Craig J. McClain, M.D., is an internationally distinguished clinician and scientist in the fields of gastroenterology, hepatology, alcohol abuse, nutrition, cytokine research, and hepatic drug metabolism. He is triple board certified in Internal Medicine, Gastroenterology, and Nutrition. He is Professor of Medicine and Pharmacology & Toxicology, Distinguished University Scholar, Chief of Research Affairs for the Division of Gastroenterology, Hepatology & Nutrition at UofL, Associate Vice President for Research and Innovation and Associate Vice President for Health Affairs/Research. He also serves as Chief of Gastroenterology at the Louisville VAMC.
Dr. McClain is known for his pioneering work on alcoholic liver disease. In an early influential study, published in the JAMA in 1980, he described the deleterious interactions in the liver between alcohol and acetaminophen. In another landmark study, published in the journal Hepatology in 1989, Dr. McClain was the first to describe dysregulated cytokines in alcoholic hepatitis. This ground-breaking study is the second most cited liver pathobiology article in Hepatology over the past 25 years. Since 2000, Dr. McClain and colleagues have published multiple translational and mechanistic studies on the ability of zinc, and probiotics such as Lactobacillus, to protect against intestinal dysbiosis and liver injury.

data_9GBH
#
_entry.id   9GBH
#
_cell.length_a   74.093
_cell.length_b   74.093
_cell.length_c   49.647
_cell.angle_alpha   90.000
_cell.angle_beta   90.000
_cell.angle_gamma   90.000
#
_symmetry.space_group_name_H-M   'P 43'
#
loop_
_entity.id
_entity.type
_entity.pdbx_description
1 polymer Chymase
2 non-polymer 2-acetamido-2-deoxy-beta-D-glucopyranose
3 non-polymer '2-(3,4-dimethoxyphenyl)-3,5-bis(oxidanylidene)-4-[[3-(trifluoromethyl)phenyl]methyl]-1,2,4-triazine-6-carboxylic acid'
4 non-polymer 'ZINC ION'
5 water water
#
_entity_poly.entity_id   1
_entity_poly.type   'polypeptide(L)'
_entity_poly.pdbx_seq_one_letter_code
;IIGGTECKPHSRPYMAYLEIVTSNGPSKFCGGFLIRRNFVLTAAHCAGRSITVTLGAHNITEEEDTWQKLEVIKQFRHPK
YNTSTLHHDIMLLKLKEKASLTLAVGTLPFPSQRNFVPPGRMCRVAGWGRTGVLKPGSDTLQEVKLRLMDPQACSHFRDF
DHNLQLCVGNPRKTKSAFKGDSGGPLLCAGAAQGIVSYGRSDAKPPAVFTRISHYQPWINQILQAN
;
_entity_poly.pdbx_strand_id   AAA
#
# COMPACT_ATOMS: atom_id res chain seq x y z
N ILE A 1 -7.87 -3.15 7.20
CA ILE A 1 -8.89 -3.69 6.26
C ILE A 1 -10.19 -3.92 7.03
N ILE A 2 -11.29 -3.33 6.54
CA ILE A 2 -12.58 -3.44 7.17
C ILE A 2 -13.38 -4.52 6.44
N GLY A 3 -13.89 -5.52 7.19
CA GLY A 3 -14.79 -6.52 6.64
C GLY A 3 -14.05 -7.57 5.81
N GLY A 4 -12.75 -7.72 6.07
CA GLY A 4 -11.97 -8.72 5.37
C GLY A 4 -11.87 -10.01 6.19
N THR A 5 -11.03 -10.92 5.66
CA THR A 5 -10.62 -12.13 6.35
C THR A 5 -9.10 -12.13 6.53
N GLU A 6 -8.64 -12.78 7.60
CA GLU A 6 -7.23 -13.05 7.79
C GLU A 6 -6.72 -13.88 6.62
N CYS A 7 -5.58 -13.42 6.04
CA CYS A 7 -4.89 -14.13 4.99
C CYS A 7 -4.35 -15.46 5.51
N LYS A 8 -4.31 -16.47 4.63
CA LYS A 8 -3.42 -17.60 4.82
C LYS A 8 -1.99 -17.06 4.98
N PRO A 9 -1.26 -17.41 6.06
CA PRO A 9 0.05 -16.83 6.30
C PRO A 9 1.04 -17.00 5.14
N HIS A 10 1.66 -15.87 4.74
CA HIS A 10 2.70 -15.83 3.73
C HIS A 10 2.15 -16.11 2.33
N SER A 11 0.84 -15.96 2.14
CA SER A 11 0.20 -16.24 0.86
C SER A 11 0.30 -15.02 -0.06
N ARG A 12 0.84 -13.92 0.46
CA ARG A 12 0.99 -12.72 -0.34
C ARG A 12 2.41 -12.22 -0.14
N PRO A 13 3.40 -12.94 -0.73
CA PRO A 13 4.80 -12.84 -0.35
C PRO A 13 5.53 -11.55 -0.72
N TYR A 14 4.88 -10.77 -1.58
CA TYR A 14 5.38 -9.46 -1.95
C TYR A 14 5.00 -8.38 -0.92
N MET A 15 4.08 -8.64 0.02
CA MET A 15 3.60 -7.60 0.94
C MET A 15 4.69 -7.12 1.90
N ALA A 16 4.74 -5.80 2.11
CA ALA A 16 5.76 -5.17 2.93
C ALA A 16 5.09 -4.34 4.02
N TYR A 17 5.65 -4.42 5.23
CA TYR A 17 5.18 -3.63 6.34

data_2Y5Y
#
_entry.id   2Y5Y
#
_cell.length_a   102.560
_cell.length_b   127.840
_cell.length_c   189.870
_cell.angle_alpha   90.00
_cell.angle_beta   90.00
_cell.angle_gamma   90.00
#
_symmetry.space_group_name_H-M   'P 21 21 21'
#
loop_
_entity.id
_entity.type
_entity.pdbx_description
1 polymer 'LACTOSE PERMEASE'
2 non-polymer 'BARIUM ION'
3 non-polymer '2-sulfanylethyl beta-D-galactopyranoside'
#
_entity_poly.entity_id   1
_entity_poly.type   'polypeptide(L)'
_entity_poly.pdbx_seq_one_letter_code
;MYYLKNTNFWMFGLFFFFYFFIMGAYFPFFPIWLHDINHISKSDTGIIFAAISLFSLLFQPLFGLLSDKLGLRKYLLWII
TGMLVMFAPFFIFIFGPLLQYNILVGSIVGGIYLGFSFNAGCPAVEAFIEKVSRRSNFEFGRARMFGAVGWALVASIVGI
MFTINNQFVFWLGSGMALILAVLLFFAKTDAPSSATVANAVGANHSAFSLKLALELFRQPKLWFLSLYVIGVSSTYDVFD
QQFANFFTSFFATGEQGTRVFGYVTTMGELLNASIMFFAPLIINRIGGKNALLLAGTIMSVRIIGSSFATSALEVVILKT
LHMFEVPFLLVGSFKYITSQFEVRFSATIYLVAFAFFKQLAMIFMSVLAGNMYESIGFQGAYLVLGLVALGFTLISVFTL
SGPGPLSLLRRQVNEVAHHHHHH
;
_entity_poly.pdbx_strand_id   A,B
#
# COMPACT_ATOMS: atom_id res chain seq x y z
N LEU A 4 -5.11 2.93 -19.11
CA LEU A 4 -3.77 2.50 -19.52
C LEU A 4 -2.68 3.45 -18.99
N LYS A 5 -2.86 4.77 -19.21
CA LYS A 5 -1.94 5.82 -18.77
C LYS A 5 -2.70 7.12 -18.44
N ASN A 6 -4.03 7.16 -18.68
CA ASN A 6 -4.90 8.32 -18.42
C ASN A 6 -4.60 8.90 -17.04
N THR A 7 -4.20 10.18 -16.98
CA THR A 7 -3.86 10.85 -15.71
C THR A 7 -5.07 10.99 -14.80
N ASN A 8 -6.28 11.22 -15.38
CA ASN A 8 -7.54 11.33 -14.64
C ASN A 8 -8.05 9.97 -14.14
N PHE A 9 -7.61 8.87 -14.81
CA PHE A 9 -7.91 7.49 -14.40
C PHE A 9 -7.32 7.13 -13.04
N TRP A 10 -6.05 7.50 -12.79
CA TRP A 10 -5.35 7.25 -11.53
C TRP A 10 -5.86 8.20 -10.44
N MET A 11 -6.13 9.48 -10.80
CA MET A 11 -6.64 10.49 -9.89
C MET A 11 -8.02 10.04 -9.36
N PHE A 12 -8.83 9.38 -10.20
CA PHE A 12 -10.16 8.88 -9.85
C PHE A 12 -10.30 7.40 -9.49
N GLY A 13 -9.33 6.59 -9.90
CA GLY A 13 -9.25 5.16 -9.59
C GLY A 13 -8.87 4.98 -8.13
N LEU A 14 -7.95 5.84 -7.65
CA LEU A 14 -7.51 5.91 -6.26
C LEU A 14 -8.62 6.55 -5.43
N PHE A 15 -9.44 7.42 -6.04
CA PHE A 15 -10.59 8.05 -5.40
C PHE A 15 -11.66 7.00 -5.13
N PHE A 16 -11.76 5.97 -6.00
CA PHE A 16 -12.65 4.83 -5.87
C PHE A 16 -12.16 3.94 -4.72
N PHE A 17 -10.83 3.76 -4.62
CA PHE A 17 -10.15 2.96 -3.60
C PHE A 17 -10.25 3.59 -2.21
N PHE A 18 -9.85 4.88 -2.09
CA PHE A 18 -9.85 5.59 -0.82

Dr. McClain has mentored more than 100 graduate students, post-doctoral fellows, medical students, residents and fellows, including more than 25 junior faculty members on career development awards (e.g., NIH K awards, VA Career Development awards, etc.). Dr. McClain has received many awards and honors, including the American Gastroenterology Association Foundation Research Mentoring Award, the Grace A. Goldsmith Award in Nutrition from the American College of Nutrition, and the Elizabeth Hurlock Beckman Award for mentoring. He also was honored to give the Mark Keller Honorary Lecture at NIAAA in 2014.
Dr. McClain has published almost 500 peer-reviewed publications and book chapters/reviews. He was the first physician member of the NIH PRAC (Peer Review Advisory Committee) and served on NIAAA National Advisory Council and the NIH Council of Councils. He is Past President of the American College of Nutrition and has serve in many leadership positions in the American Association for the Study of Liver Diseases, the American Gastroenterology Association, etc.